31 October, 2012

Review: Dominique's Snapper Turtle Soup

My only previous experience with turtle soup was the poem in Lewis Carroll's Alice in Wonderland:

Beautiful Soup, so rich and green, 
Waiting in a hot tureen! 
Who for such dainties would not stoop? 
Soup of the evening, beautiful Soup! 
Soup of the evening, beautiful Soup!

So, you can see that I'm totally unqualified to review this stuff in comparison to any other canned or homemade turtle soup (not that that's ever stopped me from reviewing anything else I've found on a grocery store shelf.)

Anyway, as a total Snapper Turtle Soup N00b, I had no idea what to expect. I read the ingredient panel and found stuff like beef stock, celery, carrots, wine, and snapper turtle meat and figured it couldn't be all that bad. So I gambled a couple of bucks and bought a can to give it a try.

Dominique's Snapper Turtle Soup is condensed, so it requires the addition of one can-measure of water before heating. I opened up the can and poured the soup out into a saucepan to find a thick, gelatinous glob the consistency of slightly warming Jell-O, which dropped into the pan with a wet slap. I added the canful of water and stirred with little effect - the brown glue just didn't want to combine with the water. Eventually, I was able to stir it together and put it over the fire. I heated and stirred, but the soup never thinned out. (I've found out since then that snapper turtle soup is supposed to be thick like a gravy, so I guess that's the way it was actually intended to be.)

Mon dieu.
With the soup heated up and ready to eat, I sat down to try it out. It was, in a word, disgusting.

It was thicker than gravy, brown and viscous, swimming with tiny bits of what were probably vegetables, and small squares of spongy, flavorless meat which I think was supposed to be turtle. The flavor was sickening - slightly sour, as though they used the cheapest industrial-cleaning-fluid-grade wine they could find. It took a concerted effort to eat more than the first couple spoonfuls, but it didn't take me long to just give up.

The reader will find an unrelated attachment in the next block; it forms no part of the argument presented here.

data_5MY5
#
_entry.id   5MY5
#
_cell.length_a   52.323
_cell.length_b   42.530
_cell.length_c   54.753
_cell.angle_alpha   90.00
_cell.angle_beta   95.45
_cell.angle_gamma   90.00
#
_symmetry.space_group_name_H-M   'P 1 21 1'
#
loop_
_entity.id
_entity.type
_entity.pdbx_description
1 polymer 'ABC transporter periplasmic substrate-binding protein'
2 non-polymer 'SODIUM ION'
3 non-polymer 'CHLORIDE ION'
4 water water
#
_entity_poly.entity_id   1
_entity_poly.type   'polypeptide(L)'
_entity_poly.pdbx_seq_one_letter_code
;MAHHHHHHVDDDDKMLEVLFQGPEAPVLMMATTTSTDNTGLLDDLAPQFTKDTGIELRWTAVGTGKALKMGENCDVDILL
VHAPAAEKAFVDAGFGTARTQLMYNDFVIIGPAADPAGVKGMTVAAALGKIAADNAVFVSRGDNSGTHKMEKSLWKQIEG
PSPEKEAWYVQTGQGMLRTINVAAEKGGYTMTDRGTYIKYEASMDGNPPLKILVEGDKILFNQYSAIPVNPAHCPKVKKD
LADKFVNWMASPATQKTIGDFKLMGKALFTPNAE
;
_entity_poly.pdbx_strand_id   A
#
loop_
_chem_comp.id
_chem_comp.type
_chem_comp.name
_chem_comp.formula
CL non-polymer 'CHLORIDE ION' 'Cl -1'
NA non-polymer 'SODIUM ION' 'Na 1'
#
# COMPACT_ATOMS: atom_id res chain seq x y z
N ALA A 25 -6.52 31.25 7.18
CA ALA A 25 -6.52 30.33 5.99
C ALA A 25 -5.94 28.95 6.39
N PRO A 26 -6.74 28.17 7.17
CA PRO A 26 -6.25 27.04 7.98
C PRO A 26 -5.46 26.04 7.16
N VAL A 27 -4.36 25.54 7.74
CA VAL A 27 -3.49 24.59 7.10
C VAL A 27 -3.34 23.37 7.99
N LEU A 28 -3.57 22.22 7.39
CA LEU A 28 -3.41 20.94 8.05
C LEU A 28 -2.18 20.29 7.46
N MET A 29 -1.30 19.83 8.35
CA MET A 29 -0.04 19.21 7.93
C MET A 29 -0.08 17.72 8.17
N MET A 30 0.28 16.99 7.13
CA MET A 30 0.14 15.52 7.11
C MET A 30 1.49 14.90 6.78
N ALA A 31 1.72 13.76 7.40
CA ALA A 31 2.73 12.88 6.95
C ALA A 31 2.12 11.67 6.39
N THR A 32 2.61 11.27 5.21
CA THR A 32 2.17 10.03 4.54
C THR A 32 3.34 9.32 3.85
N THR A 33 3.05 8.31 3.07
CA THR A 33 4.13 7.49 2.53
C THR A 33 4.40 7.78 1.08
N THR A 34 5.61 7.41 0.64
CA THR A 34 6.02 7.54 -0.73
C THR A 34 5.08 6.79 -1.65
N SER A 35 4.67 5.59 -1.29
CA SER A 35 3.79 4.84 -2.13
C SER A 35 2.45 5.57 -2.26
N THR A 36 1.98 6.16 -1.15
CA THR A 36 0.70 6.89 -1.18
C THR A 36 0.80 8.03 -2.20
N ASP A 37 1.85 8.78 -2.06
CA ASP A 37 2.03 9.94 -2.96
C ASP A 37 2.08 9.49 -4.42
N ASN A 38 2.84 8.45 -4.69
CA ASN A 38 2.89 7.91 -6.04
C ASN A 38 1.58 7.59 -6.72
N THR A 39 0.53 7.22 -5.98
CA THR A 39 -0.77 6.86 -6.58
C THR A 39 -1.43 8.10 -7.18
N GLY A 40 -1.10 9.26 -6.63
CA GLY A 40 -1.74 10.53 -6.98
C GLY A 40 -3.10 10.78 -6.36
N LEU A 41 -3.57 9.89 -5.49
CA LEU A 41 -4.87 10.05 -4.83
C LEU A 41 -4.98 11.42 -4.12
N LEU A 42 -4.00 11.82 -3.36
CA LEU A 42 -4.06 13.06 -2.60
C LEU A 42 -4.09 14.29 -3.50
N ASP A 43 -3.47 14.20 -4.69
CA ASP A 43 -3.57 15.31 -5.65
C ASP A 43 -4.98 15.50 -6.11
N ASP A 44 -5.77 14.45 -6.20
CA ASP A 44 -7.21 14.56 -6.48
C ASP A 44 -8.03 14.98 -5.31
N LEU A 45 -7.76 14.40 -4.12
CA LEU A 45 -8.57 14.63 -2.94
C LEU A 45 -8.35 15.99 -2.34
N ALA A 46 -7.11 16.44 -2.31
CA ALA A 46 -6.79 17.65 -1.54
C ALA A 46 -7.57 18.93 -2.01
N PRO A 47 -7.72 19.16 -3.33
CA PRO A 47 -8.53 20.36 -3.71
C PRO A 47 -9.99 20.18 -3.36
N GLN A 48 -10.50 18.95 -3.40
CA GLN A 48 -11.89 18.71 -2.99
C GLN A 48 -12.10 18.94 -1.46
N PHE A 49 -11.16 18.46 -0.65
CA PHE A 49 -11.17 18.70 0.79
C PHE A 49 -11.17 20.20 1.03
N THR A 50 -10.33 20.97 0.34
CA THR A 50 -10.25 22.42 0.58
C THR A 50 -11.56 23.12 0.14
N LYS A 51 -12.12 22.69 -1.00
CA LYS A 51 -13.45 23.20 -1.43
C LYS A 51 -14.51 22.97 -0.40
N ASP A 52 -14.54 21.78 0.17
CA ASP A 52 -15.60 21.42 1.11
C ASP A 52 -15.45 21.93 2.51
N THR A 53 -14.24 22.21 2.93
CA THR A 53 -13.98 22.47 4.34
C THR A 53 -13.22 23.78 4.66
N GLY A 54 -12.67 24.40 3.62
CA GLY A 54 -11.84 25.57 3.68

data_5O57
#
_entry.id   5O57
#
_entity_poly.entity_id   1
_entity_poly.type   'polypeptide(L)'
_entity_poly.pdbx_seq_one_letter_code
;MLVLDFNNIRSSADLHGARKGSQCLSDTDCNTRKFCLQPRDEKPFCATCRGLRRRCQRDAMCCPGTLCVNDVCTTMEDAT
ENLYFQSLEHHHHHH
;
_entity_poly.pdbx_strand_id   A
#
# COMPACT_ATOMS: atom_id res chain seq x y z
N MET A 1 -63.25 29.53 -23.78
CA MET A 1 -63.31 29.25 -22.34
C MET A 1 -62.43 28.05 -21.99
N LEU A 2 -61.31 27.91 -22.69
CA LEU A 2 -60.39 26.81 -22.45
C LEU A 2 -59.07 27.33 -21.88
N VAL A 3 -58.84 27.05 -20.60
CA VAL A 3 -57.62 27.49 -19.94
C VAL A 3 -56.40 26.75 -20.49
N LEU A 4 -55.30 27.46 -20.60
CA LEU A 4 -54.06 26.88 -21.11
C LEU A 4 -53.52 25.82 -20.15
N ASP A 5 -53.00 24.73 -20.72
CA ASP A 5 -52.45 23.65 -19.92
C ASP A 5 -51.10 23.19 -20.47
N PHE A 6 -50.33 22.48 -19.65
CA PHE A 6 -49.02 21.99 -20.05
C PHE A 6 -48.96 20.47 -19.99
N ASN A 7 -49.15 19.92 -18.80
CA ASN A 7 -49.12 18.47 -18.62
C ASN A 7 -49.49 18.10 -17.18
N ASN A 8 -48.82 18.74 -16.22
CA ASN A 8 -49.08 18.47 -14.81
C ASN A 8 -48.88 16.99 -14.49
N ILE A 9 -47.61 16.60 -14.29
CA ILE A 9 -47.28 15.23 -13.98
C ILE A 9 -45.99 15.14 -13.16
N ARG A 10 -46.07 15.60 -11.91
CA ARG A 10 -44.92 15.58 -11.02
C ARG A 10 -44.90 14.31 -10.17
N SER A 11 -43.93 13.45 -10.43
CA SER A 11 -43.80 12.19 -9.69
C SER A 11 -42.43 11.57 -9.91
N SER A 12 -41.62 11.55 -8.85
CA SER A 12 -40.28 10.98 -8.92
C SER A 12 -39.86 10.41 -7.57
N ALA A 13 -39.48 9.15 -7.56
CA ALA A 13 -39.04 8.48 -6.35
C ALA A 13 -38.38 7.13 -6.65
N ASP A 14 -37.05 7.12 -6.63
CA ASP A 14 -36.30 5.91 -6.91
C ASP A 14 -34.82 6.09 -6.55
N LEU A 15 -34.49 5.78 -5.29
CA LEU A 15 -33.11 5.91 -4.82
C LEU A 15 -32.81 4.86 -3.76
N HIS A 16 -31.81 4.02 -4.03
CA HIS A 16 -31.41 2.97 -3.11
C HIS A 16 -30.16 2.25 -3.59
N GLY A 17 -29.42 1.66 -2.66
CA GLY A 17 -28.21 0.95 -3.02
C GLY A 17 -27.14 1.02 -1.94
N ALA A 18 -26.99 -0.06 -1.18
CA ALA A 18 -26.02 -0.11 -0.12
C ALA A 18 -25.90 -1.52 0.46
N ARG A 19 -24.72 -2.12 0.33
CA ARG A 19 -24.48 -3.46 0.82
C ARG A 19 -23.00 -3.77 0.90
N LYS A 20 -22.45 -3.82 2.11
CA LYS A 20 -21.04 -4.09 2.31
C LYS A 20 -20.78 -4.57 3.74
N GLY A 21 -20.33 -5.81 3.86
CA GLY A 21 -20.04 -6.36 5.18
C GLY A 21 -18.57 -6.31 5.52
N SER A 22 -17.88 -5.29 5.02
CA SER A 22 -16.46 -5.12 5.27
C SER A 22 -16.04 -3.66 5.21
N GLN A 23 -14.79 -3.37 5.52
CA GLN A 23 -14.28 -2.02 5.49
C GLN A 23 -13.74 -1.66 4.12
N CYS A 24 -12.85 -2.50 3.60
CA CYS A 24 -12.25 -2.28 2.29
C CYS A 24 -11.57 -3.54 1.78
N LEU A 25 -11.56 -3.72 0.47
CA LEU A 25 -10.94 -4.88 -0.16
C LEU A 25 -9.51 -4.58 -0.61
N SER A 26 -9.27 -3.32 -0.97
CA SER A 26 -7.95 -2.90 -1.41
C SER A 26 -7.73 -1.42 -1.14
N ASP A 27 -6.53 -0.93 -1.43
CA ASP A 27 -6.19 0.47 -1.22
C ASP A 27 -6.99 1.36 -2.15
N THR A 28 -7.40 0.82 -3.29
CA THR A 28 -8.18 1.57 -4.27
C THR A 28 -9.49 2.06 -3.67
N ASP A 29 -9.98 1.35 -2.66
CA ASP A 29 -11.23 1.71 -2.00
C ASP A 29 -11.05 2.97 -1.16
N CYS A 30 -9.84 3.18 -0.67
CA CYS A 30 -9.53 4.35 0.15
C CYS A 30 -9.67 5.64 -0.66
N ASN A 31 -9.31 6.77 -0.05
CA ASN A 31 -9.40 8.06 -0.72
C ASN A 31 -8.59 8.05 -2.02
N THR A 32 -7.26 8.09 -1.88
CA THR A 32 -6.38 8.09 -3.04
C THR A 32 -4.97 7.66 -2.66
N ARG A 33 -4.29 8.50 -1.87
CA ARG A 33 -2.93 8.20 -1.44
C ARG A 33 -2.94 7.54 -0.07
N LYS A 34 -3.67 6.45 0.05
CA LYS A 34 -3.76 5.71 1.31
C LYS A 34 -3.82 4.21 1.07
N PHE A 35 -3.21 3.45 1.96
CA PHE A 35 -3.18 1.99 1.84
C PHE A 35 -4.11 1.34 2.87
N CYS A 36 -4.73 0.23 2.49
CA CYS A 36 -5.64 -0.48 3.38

Personally, I would never buy this again. And if this is an example of what snapper turtle soup is like, I'd never order it out, either.

.

6 comments:

DrunkethWizerd said...

Huh. Perhaps they should have added some MSG.

Stephanie/Sproffee said...

I had turtle soup all of one time in China (served with the turtle shell in the bowl to remind me of what animal I was eating...as is the Chinese way). It was served along with a ton of other dishes, including sparrow, so I don't remember anything specific about it. Other than that it was a clearer, more brothy soup. And that I liked it. Maybe check out a Chinese turtle soup next time...if such a thing can be found nearby?

Sir Yobgod Ababua the Handless said...

Growing up we used to get Snapping Turtle Soup on special occassions and I always loved it. It is thick, but usually in a good "cold winter's night" sort of way. Traditionally you add a tablespoon of Sherry to brighten it up.

(I don't remember the brand we would get, but I did grow up in Philly which a quick search seems to indicate is actually known for their turtle soup...)

I'd suggest that you blame the brand and not the dish.

NinBazi said...

I've never heard of turtle soup until now

Unknown said...

Fisher's restaurant in Philadelphia used to have turtle soup on the menu but my parents would never let me order it, either for conservation reasons, because they thought I wouldn't eat it, or that I would spew it all over the bedroom later that night (remembering "the Kumquat Incident" from one of our Chinese restaurant excursions).

Richard Szanti said...

I enjoy snapper turtle soup and have tried both Dominiques and Book Binders. I prefer Dominiques by far. Those that haven't tried it should but the taste seems to be either a love-it or hate-it thing. Dominiques has been becoming difficult to find and I'm not sure why, endangered species maybe ?